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Found 14 results

  1. Sister and I stopped in for lunch on Sunday mid-day at this little Peruvian chicken joint in the strip mall adjoining the Wal-Mart in Burke (before engaging the huddled masses in said Wal-Mart). It's a clean but tired looking little place, friendly service, so-so- food. We each got a 1/4 chicken plate, dark meat, with 2 sides @ ~$10 each. I had the plantains and black beans, she had the mixed veg and plantains. No yucca on the menu, but they do have fries. Mixed veg were very evidently frozen bag stuff that was heated through, black beans were very watery and barely seasoned at all. Plantains were quite good and there is a $1.50 upcharge for those that the cashier told us about but isn't listed on the menu board. Chicken itself was a small portion but tasty, good skin and moist, properly done meat, nice charcoal flavor but less evident was any marinade. There was also a list of other typical Peruvian dishes, such as lomo saltado, huincaina, etc. Didn't see anyone ordering anything but the chicken. A few small orders of carryout while we were there and one other person eating in. My gut instinct is this is mostly a mid-week carryout dinner sort of place.
  2. Went and had the antipasto plate and a pizza. Nothing surprising here and the antipasto plate is rather sparse for the price, a selection of some cheese, cold cuts, and some super sweet (cloying in fact) roasted peppers. The pizza was cooked well but had your typical flavorless crust. Maybe the Italian entrees are better.
  3. I'm glad to hear this, Kibbee - I made a mistake with Kilroy's, mistaking it for Brion's Grille up by Ox Road before I realized that I have never been to this restaurant, not even once.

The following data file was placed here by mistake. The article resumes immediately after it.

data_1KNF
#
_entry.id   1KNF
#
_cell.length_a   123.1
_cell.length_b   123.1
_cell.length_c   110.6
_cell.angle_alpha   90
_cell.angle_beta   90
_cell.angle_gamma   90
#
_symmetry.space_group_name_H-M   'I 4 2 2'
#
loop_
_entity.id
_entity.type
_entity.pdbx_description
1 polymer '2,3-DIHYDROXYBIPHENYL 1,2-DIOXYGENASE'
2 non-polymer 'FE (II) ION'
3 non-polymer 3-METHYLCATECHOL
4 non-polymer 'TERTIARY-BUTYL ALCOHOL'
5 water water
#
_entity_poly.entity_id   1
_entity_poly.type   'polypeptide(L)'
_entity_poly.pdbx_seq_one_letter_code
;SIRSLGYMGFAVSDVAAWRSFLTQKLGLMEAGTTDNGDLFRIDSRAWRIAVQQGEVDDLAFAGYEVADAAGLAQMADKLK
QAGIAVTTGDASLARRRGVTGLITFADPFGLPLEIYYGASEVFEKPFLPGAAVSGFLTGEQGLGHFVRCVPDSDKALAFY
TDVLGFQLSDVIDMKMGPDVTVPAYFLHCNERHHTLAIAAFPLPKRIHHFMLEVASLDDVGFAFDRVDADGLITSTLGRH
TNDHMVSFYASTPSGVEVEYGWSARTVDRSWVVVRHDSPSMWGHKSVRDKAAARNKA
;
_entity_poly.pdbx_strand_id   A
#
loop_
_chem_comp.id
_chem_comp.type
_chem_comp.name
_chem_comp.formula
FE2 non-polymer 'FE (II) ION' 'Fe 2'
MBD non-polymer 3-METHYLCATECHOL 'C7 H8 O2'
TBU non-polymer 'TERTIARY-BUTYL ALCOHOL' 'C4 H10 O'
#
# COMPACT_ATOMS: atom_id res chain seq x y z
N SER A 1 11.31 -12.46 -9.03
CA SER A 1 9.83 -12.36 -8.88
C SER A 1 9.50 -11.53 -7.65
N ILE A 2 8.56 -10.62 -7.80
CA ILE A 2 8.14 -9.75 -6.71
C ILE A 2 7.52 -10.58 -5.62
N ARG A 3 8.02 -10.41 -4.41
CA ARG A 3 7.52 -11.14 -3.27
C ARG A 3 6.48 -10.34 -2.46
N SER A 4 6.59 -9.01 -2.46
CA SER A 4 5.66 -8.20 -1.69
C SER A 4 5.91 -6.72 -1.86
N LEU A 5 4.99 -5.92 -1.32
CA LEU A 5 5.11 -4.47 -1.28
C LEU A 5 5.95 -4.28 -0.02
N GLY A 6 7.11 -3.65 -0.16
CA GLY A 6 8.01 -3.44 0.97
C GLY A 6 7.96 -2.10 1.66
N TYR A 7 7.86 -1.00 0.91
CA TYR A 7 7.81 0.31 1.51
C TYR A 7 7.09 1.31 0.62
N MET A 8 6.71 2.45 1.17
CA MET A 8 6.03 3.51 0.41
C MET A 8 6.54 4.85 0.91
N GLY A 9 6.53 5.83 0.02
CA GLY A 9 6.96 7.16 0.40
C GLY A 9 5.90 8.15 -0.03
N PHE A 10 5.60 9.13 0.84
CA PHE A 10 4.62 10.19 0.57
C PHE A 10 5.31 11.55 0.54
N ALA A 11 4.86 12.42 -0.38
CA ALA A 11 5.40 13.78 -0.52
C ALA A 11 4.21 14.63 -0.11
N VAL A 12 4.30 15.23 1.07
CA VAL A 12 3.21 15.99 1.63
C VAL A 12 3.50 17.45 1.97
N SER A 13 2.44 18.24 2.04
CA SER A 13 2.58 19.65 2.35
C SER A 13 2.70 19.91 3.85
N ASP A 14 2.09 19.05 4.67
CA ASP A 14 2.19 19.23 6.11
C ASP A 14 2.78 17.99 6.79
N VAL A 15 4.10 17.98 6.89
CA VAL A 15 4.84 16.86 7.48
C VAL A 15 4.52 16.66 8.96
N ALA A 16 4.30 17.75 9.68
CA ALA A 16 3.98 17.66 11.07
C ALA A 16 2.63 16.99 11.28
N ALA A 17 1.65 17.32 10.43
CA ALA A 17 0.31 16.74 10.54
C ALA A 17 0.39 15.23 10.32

4. Several months ago we moved to the West Springfield/Burke area of Fairfax County. This coming Friday I am scheduled to have shoulder surgery. I am told that I will be out of commission for several weeks, unable to cook, drive, or much of anything else requiring two hands. In preparation, I have been cooking a lot of soups, stews, and chilis this month and freezing them in individual serving sizes. But, my freezer is small and it will only go so far. To supplement, MrB will procure rotisserie chickens from WF and carryout from our favorite kabob place, Flame Kabob. However, MrB will also be travelling for business quite a bit and I'm wondering about delivery options in the area. I looked at GrubHub and didn't see any restaurants I recognized. Can anyone suggest any restaurants that do offer delivery in the area? Or, any that are on GrubHub (or other delivery services) that you would recommend? Thanks!
  5. This little restaurant in a wasteland of a strip mall opened a little over a year ago. The family who owns/runs it lives in Burke. It is not a destination restaurant, but a lovely and so far reliable neighborhood joint, serving really good-tasting Salvadoran and Mexican food. Their salsa is cooked and smokey (chipotle peppers?) and my favorite in the area. I also love their refried beans, which are pretty thoroughly pureed, but with a good flavor. The fried yucca is crisp and not greasy (almost as good as my favorite at La Caraquena), and fried plantains have been tasty as well. Jacob's Platter is a grilled ribeye steak covered with sliced mushrooms sauteed in butter, sauteed fresh veggies, rice and black beans on the side. Steak tacos overflow with grilled skirt steak, served with refried beans, rice, fresh salsa, guacamole and sour cream that you add to your own taste. I also love their enchiladas, which are a great deal at lunch: Two for $8.95. The menu was just enlarged, and I look forward to many more visits to try more dishes. So far, I have not had any problems with gluten. They do serve some dishes with soft flour tortillas, so I avoid those if corn tortillas can't be substituted.